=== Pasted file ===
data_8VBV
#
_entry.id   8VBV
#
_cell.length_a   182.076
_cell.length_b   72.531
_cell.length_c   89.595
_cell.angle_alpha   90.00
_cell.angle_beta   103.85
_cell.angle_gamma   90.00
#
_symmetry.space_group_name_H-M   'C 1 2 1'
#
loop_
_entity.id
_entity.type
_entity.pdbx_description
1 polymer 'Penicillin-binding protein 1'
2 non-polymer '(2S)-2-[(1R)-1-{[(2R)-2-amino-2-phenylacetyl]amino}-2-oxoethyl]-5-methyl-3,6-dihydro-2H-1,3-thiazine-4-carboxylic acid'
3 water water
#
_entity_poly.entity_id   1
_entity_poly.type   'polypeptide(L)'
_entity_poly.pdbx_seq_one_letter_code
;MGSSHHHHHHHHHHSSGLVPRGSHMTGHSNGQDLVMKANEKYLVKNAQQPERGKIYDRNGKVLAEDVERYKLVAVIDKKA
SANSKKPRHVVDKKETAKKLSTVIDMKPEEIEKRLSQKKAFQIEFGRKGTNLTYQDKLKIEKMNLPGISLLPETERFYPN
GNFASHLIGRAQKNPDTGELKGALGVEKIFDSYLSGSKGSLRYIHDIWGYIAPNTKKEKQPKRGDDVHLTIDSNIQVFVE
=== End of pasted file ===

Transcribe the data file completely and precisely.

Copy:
data_8VBV
#
_entry.id   8VBV
#
_cell.length_a   182.076
_cell.length_b   72.531
_cell.length_c   89.595
_cell.angle_alpha   90.00
_cell.angle_beta   103.85
_cell.angle_gamma   90.00
#
_symmetry.space_group_name_H-M   'C 1 2 1'
#
loop_
_entity.id
_entity.type
_entity.pdbx_description
1 polymer 'Penicillin-binding protein 1'
2 non-polymer '(2S)-2-[(1R)-1-{[(2R)-2-amino-2-phenylacetyl]amino}-2-oxoethyl]-5-methyl-3,6-dihydro-2H-1,3-thiazine-4-carboxylic acid'
3 water water
#
_entity_poly.entity_id   1
_entity_poly.type   'polypeptide(L)'
_entity_poly.pdbx_seq_one_letter_code
;MGSSHHHHHHHHHHSSGLVPRGSHMTGHSNGQDLVMKANEKYLVKNAQQPERGKIYDRNGKVLAEDVERYKLVAVIDKKA
SANSKKPRHVVDKKETAKKLSTVIDMKPEEIEKRLSQKKAFQIEFGRKGTNLTYQDKLKIEKMNLPGISLLPETERFYPN
GNFASHLIGRAQKNPDTGELKGALGVEKIFDSYLSGSKGSLRYIHDIWGYIAPNTKKEKQPKRGDDVHLTIDSNIQVFVE